SANAA, NORTH YEMEN, DEC. 13 -- Senior officials here said political tensions with South Yemen increased today, risking a setback in efforts to normalize relations, after a South Yemeni tribunal sentenced a former president and 34 senior officials to death.

The sentences are the culmination of political purges that swept South Yemen in the wake of a Cabinet-room shootout in the Marxist government between then-president Nasser Mohammed's security forces and rival ministers in January 1986. The factional fighting quickly spilled into the streets, and Mohammed fled to North Yemen. His prime minister, Haider Abu Bakr Attas, succeeded him.

The clashes embarrassed the Soviet Union, which is the principal backer of the ruling Marxist Socialist Party in Aden, and devastated the strategically located seaport capital of South Yemen.

North Yemeni Foreign Minister Abdul Karim Eryani called the year-long trial of 108 former officials a "political" event that was "extremely disappointing" to North Yemen. He said he did not think the sentences would lead to a new round of military tension between the countries, which fought a border war in 1979.

Eryani said his government was "especially disappointed" because the sentences were handed down the day after North Yemeni President Ali Abdullah Saleh had telephoned Aden with an appeal to cancel the trials and release the prisoners, all of whom were charged with high treason, terrorism and sabotage.

"We will continue to do our best to save the lives of the people liable for execution and we hope the international community will do likewise," Eryani said. He said his government would call on the Soviet Union, which has close relations with both Yemens, to seek a stay of any executions.

South Yemeni President Attas must sign death warrants before any executions can take place and officials here suggested that Attas, who presides over a still-divided government, may seek to commute them to avoid international condemnation. International human rights groups recently have expressed concern over reports of torture and summary executions by South Yemen's security forces.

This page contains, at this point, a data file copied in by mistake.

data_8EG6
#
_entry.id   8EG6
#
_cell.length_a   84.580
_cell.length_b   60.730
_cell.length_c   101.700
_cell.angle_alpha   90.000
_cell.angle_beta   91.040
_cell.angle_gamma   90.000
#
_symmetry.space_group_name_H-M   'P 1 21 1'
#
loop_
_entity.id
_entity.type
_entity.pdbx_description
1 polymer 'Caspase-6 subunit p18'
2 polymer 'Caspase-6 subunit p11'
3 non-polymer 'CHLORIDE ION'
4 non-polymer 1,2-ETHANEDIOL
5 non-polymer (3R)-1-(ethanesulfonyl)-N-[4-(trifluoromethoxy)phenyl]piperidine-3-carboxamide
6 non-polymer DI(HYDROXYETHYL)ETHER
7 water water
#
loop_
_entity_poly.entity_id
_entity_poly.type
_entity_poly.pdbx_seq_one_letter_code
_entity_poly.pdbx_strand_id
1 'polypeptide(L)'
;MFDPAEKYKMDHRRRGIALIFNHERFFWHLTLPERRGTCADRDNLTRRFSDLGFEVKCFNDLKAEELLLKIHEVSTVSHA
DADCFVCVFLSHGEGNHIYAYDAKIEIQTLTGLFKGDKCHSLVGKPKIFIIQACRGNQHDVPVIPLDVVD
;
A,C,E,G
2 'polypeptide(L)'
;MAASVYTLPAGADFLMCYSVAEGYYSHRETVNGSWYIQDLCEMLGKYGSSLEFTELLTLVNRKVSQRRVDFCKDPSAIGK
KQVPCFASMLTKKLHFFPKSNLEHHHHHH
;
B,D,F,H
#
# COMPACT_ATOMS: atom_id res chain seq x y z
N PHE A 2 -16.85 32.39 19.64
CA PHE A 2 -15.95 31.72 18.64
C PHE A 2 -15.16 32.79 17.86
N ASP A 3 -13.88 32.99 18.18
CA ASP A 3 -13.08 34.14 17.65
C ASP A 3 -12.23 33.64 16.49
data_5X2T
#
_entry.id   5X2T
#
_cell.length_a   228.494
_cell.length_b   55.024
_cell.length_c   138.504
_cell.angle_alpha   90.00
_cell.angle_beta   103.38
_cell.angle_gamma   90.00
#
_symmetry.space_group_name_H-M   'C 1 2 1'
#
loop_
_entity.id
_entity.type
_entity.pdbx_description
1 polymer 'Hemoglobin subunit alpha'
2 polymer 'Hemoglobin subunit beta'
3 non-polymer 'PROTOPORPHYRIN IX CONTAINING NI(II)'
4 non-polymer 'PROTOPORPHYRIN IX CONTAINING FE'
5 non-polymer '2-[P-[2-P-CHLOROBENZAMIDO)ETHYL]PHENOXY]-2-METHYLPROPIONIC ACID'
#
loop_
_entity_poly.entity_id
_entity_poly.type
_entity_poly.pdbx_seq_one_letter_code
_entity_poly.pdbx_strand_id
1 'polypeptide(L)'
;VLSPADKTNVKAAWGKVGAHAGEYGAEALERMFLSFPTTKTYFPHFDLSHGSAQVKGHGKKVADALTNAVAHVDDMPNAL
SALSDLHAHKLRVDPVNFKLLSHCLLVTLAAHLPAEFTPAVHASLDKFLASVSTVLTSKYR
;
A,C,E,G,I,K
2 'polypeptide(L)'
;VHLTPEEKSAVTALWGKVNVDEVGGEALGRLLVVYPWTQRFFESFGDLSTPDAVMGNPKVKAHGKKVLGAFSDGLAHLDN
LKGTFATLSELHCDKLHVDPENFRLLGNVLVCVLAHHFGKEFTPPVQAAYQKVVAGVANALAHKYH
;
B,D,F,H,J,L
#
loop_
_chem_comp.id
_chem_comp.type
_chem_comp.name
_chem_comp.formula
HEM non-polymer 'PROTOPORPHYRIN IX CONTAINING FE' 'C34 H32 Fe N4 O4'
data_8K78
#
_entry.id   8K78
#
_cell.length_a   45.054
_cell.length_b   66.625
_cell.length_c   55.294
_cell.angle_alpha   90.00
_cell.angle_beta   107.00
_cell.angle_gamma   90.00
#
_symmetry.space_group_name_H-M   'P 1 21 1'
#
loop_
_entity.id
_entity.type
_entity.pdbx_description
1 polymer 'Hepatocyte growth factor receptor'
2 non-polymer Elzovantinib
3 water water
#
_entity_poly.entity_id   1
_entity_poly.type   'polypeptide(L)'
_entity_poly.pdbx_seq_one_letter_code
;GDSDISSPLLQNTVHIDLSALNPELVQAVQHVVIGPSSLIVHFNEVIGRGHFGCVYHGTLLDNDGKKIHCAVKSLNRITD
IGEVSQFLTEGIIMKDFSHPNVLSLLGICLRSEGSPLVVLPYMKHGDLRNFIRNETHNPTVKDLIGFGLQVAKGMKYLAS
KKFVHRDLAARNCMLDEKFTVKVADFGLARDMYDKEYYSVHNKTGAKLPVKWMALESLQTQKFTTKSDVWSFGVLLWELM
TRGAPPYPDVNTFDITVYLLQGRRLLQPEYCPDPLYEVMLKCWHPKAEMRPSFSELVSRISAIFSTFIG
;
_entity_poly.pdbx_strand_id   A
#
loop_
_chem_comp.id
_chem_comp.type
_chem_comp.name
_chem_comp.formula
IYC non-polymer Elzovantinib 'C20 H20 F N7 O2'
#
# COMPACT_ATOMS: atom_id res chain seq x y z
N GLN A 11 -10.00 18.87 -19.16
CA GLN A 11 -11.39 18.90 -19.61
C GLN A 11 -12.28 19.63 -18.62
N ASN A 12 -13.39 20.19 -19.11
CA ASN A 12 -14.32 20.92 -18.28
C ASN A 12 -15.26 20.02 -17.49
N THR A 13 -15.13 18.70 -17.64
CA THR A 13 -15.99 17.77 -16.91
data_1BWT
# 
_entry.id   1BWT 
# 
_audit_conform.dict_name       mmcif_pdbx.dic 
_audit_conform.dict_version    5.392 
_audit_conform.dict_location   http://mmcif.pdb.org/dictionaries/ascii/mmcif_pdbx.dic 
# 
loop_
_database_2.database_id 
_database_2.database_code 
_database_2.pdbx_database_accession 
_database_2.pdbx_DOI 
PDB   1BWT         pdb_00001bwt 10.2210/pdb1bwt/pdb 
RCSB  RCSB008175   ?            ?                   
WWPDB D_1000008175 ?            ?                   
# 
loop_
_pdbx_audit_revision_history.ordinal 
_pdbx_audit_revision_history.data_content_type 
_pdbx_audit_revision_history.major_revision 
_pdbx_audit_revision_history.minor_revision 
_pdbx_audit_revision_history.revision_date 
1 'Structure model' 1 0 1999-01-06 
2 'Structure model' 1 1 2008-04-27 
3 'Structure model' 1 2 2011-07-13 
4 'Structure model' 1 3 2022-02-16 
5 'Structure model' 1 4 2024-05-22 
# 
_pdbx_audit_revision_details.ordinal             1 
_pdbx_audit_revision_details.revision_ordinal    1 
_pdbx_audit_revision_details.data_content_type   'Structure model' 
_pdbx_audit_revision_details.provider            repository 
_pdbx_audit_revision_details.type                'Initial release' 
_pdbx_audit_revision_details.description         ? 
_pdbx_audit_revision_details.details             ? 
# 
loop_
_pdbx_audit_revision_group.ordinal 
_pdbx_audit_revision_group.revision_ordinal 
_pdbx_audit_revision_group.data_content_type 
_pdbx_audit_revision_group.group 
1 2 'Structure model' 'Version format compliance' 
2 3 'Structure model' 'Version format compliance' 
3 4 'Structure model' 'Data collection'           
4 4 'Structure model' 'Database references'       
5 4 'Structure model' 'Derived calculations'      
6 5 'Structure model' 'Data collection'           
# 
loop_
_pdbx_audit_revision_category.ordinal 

In a separate interview here, South Yemen's former president Mohammed -- who started the shootout last year with an attack on rivals within the ruling party and who was sentenced in absentia yesterday -- warned against executions. "The people of South Yemen are against those sentences," he said, adding that if they are carried out, "such crimes will not pass without punishment."

For the first time since losing power, Mohammed acknowledged in the interview that he bore "collegial responsibility" for igniting the military clash in Aden that resulted in an official death toll of 4,300 people in the street battles that raged for two weeks.

"It is not important to see who began the fighting," he said, adding that the current leadership in Aden "were the ones who really . . . increased tensions."

Of the 64 prisoners present in court for the sentencing, 16 received the maximum penalty of death before a firing squad. Among them were former Air Force chief Ahmed Hussein Mussa and Mubarak Salem, former head of Mohammed's personal security force. Former ministers of power, education and information received sentences ranging from five to 15 years.

Six of the defendants were acquitted, and five people who were tried in absentia were granted amnesty. Charges were dropped against one official who died in prison. Mohammed identified him as Mohammed Ali Muftah.

"We are sure that the reaction of our friends and neighbors will be violent toward those death sentences," said ex-president Mohammed, who had met yesterday with North Yemen's Saleh and Eryani.

Eryani said that some of those sentenced were involved in the violence in Aden last year. "We admit that," he said, "but some of those sitting in judgment were involved, too, and that makes it political."

Some official sources have expressed concern over the refugees who left South Yemen, many of whom live in armed camps just across the North Yemen border. Others have swelled the population of the country's cities. The government has no reliable figures on refugees, and estimates range from 35,000 to 60,000. "Obviously it's an economic drain," said one western official, noting that North Yemen has one of the highest population growth rates in the world.

Mohammed, who met with reporters in a guarded compound near downtown Sanaa, criticized Arab countries of the Persian Gulf, in particular Saudi Arabia, for lending political and financial aid to the Marxist Aden regime and for opposing attempts to unify the two Yemens. "I think Saudi Arabia is gambling with a losing horse, Attas, because I gambled with him -- I made him prime minister -- and I lost," he said.